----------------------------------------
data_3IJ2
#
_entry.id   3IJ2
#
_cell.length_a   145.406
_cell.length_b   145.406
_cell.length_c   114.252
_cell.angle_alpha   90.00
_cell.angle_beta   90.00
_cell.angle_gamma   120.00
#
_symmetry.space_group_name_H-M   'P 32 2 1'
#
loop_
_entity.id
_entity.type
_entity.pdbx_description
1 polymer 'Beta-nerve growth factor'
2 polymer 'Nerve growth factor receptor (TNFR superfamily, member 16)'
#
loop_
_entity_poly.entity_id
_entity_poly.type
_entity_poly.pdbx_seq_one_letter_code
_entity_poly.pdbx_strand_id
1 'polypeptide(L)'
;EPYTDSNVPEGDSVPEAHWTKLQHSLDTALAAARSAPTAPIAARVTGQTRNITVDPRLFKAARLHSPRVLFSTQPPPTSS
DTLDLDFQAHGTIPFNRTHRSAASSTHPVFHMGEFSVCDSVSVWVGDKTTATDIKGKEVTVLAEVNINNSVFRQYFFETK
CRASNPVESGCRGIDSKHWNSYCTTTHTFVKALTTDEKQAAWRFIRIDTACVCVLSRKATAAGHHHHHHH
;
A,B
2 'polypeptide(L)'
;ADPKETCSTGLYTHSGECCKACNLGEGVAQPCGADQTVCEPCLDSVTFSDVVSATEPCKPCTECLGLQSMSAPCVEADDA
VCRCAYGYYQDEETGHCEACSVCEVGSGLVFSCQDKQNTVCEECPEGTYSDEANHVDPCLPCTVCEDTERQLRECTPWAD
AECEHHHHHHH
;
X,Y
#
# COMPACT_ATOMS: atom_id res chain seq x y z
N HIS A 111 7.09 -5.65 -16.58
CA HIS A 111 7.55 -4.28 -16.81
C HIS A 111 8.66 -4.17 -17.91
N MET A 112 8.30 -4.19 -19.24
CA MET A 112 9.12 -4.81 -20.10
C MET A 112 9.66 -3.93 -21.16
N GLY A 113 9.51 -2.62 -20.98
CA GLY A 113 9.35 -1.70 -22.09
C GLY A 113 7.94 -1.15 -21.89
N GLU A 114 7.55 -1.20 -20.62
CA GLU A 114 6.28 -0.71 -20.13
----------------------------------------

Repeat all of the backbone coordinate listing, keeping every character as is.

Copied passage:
data_3IJ2
#
_entry.id   3IJ2
#
_cell.length_a   145.406
_cell.length_b   145.406
_cell.length_c   114.252
_cell.angle_alpha   90.00
_cell.angle_beta   90.00
_cell.angle_gamma   120.00
#
_symmetry.space_group_name_H-M   'P 32 2 1'
#
loop_
_entity.id
_entity.type
_entity.pdbx_description
1 polymer 'Beta-nerve growth factor'
2 polymer 'Nerve growth factor receptor (TNFR superfamily, member 16)'
#
loop_
_entity_poly.entity_id
_entity_poly.type
_entity_poly.pdbx_seq_one_letter_code
_entity_poly.pdbx_strand_id
1 'polypeptide(L)'
;EPYTDSNVPEGDSVPEAHWTKLQHSLDTALAAARSAPTAPIAARVTGQTRNITVDPRLFKAARLHSPRVLFSTQPPPTSS
DTLDLDFQAHGTIPFNRTHRSAASSTHPVFHMGEFSVCDSVSVWVGDKTTATDIKGKEVTVLAEVNINNSVFRQYFFETK
CRASNPVESGCRGIDSKHWNSYCTTTHTFVKALTTDEKQAAWRFIRIDTACVCVLSRKATAAGHHHHHHH
;
A,B
2 'polypeptide(L)'
;ADPKETCSTGLYTHSGECCKACNLGEGVAQPCGADQTVCEPCLDSVTFSDVVSATEPCKPCTECLGLQSMSAPCVEADDA
VCRCAYGYYQDEETGHCEACSVCEVGSGLVFSCQDKQNTVCEECPEGTYSDEANHVDPCLPCTVCEDTERQLRECTPWAD
AECEHHHHHHH
;
X,Y
#
# COMPACT_ATOMS: atom_id res chain seq x y z
N HIS A 111 7.09 -5.65 -16.58
CA HIS A 111 7.55 -4.28 -16.81
C HIS A 111 8.66 -4.17 -17.91
N MET A 112 8.30 -4.19 -19.24
CA MET A 112 9.12 -4.81 -20.10
C MET A 112 9.66 -3.93 -21.16
N GLY A 113 9.51 -2.62 -20.98
CA GLY A 113 9.35 -1.70 -22.09
C GLY A 113 7.94 -1.15 -21.89
N GLU A 114 7.55 -1.20 -20.62
CA GLU A 114 6.28 -0.71 -20.13